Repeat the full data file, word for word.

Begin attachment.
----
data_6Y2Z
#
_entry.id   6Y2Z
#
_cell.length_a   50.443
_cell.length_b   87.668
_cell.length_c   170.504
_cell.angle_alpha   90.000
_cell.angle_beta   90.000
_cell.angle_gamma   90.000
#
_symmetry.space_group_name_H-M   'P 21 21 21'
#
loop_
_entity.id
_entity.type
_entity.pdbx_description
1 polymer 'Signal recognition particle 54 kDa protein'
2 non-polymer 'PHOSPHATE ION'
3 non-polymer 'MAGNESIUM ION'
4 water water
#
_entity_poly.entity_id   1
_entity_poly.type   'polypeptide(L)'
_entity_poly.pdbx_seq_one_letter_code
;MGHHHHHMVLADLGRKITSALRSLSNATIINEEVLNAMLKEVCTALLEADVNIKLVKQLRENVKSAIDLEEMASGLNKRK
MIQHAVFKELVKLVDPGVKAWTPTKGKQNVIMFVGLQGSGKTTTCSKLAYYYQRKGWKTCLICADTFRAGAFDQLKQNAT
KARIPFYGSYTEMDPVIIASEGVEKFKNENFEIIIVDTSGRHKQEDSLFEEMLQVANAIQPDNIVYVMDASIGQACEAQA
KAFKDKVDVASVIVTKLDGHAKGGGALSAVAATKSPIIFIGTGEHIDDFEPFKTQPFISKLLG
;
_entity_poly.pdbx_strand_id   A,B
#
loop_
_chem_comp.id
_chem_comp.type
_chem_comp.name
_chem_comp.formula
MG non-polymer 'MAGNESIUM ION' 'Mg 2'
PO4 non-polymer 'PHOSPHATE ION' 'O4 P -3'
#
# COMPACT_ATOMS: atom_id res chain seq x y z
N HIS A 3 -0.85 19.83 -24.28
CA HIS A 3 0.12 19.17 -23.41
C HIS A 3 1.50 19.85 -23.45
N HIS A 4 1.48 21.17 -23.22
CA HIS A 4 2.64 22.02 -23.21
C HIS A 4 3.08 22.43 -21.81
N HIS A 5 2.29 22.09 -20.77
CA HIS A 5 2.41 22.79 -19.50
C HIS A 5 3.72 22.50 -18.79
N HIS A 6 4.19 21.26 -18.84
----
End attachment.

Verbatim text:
data_6Y2Z
#
_entry.id   6Y2Z
#
_cell.length_a   50.443
_cell.length_b   87.668
_cell.length_c   170.504
_cell.angle_alpha   90.000
_cell.angle_beta   90.000
_cell.angle_gamma   90.000
#
_symmetry.space_group_name_H-M   'P 21 21 21'
#
loop_
_entity.id
_entity.type
_entity.pdbx_description
1 polymer 'Signal recognition particle 54 kDa protein'
2 non-polymer 'PHOSPHATE ION'
3 non-polymer 'MAGNESIUM ION'
4 water water
#
_entity_poly.entity_id   1
_entity_poly.type   'polypeptide(L)'
_entity_poly.pdbx_seq_one_letter_code
;MGHHHHHMVLADLGRKITSALRSLSNATIINEEVLNAMLKEVCTALLEADVNIKLVKQLRENVKSAIDLEEMASGLNKRK
MIQHAVFKELVKLVDPGVKAWTPTKGKQNVIMFVGLQGSGKTTTCSKLAYYYQRKGWKTCLICADTFRAGAFDQLKQNAT
KARIPFYGSYTEMDPVIIASEGVEKFKNENFEIIIVDTSGRHKQEDSLFEEMLQVANAIQPDNIVYVMDASIGQACEAQA
KAFKDKVDVASVIVTKLDGHAKGGGALSAVAATKSPIIFIGTGEHIDDFEPFKTQPFISKLLG
;
_entity_poly.pdbx_strand_id   A,B
#
loop_
_chem_comp.id
_chem_comp.type
_chem_comp.name
_chem_comp.formula
MG non-polymer 'MAGNESIUM ION' 'Mg 2'
PO4 non-polymer 'PHOSPHATE ION' 'O4 P -3'
#
# COMPACT_ATOMS: atom_id res chain seq x y z
N HIS A 3 -0.85 19.83 -24.28
CA HIS A 3 0.12 19.17 -23.41
C HIS A 3 1.50 19.85 -23.45
N HIS A 4 1.48 21.17 -23.22
CA HIS A 4 2.64 22.02 -23.21
C HIS A 4 3.08 22.43 -21.81
N HIS A 5 2.29 22.09 -20.77
CA HIS A 5 2.41 22.79 -19.50
C HIS A 5 3.72 22.50 -18.79
N HIS A 6 4.19 21.26 -18.84